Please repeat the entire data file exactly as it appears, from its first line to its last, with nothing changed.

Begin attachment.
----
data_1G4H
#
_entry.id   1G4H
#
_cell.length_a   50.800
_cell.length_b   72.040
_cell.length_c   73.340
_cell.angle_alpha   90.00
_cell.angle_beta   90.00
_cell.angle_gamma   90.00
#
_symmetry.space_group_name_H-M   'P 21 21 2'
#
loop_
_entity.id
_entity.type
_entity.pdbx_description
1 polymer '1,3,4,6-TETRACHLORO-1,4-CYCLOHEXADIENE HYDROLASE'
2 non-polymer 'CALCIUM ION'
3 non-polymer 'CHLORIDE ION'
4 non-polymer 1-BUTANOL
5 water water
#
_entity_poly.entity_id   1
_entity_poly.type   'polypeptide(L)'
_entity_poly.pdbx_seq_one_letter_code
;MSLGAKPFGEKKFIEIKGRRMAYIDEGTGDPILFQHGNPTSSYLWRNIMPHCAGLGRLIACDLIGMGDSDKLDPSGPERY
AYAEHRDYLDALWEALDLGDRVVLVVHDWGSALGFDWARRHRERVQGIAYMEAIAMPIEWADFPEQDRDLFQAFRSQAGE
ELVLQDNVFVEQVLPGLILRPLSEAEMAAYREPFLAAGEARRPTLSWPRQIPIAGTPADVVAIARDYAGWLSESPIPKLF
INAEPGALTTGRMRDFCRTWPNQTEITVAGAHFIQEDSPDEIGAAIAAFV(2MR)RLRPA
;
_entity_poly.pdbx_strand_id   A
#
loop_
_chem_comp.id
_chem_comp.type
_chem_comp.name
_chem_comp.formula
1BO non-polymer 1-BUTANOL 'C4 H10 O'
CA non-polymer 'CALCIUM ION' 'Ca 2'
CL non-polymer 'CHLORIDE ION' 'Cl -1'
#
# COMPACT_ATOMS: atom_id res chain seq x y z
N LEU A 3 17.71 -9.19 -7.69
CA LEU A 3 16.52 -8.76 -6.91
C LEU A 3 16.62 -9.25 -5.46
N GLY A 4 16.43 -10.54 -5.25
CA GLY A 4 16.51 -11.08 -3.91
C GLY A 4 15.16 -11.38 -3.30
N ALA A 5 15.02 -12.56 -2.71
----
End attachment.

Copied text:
data_1G4H
#
_entry.id   1G4H
#
_cell.length_a   50.800
_cell.length_b   72.040
_cell.length_c   73.340
_cell.angle_alpha   90.00
_cell.angle_beta   90.00
_cell.angle_gamma   90.00
#
_symmetry.space_group_name_H-M   'P 21 21 2'
#
loop_
_entity.id
_entity.type
_entity.pdbx_description
1 polymer '1,3,4,6-TETRACHLORO-1,4-CYCLOHEXADIENE HYDROLASE'
2 non-polymer 'CALCIUM ION'
3 non-polymer 'CHLORIDE ION'
4 non-polymer 1-BUTANOL
5 water water
#
_entity_poly.entity_id   1
_entity_poly.type   'polypeptide(L)'
_entity_poly.pdbx_seq_one_letter_code
;MSLGAKPFGEKKFIEIKGRRMAYIDEGTGDPILFQHGNPTSSYLWRNIMPHCAGLGRLIACDLIGMGDSDKLDPSGPERY
AYAEHRDYLDALWEALDLGDRVVLVVHDWGSALGFDWARRHRERVQGIAYMEAIAMPIEWADFPEQDRDLFQAFRSQAGE
ELVLQDNVFVEQVLPGLILRPLSEAEMAAYREPFLAAGEARRPTLSWPRQIPIAGTPADVVAIARDYAGWLSESPIPKLF
INAEPGALTTGRMRDFCRTWPNQTEITVAGAHFIQEDSPDEIGAAIAAFV(2MR)RLRPA
;
_entity_poly.pdbx_strand_id   A
#
loop_
_chem_comp.id
_chem_comp.type
_chem_comp.name
_chem_comp.formula
1BO non-polymer 1-BUTANOL 'C4 H10 O'
CA non-polymer 'CALCIUM ION' 'Ca 2'
CL non-polymer 'CHLORIDE ION' 'Cl -1'
#
# COMPACT_ATOMS: atom_id res chain seq x y z
N LEU A 3 17.71 -9.19 -7.69
CA LEU A 3 16.52 -8.76 -6.91
C LEU A 3 16.62 -9.25 -5.46
N GLY A 4 16.43 -10.54 -5.25
CA GLY A 4 16.51 -11.08 -3.91
C GLY A 4 15.16 -11.38 -3.30
N ALA A 5 15.02 -12.56 -2.71